Your doctor will perform a physical exam to assess your range of motion and look for any red flags. They may order imaging tests like x-rays or an MRI to evaluate your spinal anatomy in more detail. These tests can pinpoint sources of nerve compression, arthritis, and other abnormalities.
Seeking early treatment for chronic neck pain can help avoid long-term issues. Your doctor can offer medication, injections, or physical therapy to help relieve symptoms. If conservative treatments aren’t effective, surgery may be warranted in some cases.
When to Consider Surgery
For most people with chronic neck pain, surgery is a last resort after trying more conservative treatments. But in certain cases, surgery becomes the best option to correct an anatomical problem and provide lasting relief.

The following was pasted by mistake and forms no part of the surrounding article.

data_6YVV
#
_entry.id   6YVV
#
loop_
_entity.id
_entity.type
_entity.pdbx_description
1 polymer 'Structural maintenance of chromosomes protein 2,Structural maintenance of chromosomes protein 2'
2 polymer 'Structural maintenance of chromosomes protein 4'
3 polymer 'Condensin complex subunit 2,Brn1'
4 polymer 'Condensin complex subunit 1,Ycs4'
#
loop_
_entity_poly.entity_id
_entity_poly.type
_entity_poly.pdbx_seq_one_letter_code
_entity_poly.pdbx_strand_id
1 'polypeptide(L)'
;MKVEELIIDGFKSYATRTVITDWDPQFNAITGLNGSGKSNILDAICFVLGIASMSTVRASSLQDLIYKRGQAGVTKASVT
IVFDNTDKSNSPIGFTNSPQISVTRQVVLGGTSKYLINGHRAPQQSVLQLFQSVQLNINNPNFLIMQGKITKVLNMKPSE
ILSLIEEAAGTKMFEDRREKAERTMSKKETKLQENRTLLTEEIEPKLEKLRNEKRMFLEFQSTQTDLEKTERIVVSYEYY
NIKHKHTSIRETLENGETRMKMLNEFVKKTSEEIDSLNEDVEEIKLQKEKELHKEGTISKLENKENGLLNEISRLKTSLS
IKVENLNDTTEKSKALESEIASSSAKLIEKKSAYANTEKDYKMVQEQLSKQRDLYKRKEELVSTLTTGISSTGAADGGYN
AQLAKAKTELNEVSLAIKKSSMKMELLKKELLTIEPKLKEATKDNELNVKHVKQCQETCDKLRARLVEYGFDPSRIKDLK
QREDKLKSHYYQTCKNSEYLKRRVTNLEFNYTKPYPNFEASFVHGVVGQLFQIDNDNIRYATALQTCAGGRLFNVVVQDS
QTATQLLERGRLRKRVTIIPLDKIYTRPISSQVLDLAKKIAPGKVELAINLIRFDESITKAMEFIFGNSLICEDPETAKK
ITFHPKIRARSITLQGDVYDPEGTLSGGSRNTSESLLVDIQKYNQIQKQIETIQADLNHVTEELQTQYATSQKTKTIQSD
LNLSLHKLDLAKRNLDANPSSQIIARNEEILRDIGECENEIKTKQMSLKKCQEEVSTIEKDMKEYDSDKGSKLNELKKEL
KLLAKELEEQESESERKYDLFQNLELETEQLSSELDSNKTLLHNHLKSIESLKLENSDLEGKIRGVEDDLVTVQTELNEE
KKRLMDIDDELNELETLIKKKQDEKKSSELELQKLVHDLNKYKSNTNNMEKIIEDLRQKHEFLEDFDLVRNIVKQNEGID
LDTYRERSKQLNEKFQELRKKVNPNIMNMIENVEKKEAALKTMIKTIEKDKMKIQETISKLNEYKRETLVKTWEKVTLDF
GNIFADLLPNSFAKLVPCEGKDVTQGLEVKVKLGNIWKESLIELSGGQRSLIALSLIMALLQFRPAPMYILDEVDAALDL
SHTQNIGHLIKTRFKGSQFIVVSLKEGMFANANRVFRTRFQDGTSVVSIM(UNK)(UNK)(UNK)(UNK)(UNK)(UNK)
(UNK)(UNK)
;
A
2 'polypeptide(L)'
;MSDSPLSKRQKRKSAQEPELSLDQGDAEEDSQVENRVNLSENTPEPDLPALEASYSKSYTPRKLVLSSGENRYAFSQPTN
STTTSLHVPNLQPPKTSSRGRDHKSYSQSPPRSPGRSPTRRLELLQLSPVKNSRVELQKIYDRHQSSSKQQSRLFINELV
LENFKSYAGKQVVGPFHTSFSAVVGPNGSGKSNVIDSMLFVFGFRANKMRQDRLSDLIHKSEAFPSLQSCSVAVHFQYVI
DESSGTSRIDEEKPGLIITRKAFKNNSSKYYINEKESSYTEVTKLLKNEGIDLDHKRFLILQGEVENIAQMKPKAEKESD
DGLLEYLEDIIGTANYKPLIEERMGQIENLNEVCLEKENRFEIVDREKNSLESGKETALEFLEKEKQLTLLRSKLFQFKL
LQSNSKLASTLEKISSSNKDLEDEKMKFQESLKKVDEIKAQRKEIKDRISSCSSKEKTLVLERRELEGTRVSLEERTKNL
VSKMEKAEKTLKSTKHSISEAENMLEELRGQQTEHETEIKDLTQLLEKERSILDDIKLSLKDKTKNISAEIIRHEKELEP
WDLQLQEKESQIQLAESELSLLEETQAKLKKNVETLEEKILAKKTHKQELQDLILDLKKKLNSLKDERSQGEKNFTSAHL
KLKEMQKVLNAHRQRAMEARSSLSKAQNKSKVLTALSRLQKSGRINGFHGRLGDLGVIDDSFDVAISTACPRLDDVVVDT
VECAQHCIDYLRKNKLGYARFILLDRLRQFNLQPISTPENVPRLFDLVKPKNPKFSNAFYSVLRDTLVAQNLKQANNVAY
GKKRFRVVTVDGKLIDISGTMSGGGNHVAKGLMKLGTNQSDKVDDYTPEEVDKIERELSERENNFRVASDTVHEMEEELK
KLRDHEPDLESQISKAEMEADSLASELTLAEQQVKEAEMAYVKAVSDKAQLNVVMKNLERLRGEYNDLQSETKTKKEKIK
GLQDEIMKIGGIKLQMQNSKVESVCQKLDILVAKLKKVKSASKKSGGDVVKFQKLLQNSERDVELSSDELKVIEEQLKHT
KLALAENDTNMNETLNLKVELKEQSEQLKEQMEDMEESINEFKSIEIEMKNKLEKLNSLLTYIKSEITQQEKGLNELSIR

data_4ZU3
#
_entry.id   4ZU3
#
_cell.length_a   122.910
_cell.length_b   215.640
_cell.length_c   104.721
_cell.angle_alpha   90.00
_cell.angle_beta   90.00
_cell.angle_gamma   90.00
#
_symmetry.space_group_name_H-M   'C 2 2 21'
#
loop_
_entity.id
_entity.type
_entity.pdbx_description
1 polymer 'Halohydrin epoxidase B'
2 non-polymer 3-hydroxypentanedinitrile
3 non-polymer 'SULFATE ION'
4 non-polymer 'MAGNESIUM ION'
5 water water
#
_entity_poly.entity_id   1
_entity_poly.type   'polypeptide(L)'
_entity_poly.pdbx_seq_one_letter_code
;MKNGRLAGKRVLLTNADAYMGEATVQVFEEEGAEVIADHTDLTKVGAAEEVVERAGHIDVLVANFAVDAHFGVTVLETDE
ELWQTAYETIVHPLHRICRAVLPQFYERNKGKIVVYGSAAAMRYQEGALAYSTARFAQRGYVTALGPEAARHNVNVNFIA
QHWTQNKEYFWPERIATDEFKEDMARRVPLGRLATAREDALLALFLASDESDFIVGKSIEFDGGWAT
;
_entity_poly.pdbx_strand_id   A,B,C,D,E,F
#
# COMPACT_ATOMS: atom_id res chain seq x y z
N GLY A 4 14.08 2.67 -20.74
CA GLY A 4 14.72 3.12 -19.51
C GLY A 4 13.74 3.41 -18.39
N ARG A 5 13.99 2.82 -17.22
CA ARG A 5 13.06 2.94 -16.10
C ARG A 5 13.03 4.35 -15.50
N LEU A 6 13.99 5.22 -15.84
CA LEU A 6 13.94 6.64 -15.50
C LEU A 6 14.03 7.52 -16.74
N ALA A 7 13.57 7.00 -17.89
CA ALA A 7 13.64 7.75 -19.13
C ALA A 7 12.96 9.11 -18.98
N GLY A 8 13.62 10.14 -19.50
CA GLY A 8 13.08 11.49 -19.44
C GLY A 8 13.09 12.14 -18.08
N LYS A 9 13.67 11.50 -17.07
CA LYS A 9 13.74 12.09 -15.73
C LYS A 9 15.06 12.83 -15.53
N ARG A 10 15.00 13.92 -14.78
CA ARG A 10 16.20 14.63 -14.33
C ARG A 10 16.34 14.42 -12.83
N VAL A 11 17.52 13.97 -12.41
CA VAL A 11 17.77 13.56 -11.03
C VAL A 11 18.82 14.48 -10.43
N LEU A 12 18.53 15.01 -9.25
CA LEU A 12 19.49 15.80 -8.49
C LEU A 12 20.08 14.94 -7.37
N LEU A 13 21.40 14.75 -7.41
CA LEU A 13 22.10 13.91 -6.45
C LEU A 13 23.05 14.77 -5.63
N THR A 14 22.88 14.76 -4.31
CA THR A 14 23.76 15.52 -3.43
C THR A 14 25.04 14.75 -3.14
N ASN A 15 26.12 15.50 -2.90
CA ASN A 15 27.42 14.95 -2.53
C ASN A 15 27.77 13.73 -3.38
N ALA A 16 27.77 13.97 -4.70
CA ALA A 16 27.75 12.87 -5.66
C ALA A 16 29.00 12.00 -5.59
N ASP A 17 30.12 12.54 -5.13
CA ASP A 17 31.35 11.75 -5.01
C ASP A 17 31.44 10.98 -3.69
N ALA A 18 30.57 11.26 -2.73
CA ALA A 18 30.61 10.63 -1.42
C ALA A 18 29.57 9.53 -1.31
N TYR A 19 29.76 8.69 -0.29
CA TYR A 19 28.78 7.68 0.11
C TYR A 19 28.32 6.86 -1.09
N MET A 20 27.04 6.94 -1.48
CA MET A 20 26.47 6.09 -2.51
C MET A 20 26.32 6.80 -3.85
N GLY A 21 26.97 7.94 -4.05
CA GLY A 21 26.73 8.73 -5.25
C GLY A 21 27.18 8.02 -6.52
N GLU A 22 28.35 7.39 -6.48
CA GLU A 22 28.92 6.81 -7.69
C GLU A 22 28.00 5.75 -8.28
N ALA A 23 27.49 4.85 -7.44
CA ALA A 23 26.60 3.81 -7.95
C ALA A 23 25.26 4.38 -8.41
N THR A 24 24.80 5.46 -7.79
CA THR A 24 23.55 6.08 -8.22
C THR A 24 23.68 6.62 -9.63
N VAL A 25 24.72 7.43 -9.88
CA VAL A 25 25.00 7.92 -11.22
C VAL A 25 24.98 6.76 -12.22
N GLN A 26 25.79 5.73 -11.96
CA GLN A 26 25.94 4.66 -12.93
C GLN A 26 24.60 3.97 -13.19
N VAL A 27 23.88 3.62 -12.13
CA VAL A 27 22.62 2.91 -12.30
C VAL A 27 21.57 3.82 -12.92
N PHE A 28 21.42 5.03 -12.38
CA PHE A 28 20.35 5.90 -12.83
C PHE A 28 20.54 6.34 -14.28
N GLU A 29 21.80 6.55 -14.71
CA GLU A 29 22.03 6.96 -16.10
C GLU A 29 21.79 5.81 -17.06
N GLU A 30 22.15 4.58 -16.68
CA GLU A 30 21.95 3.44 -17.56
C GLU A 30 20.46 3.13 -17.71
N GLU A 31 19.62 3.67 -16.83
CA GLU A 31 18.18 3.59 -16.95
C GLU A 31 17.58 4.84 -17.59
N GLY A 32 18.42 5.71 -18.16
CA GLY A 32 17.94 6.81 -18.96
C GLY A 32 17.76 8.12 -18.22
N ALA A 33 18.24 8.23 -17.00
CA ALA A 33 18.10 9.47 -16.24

Red flags that surgery may be needed include:
- Radiculopathy – Numbness, weakness, or radiating pain in the arm that hasn’t improved with 6+ weeks of nonsurgical care. This suggests nerve compression.
- Myelopathy – Symptoms of spinal cord damage like clumsy hand coordination or bowel/bladder changes. Requires urgent surgery.
- Significant cervical spine instability – Excessive motion between two cervical vertebrae due to injury. Needs fusion surgery for stabilization.
- Unrelenting pain – Chronic severe pain that remains disabling despite months of nonsurgical treatments.
- Large cervical herniated disc – A very large, symptomatic herniated disc unlikely to improve without surgical removal.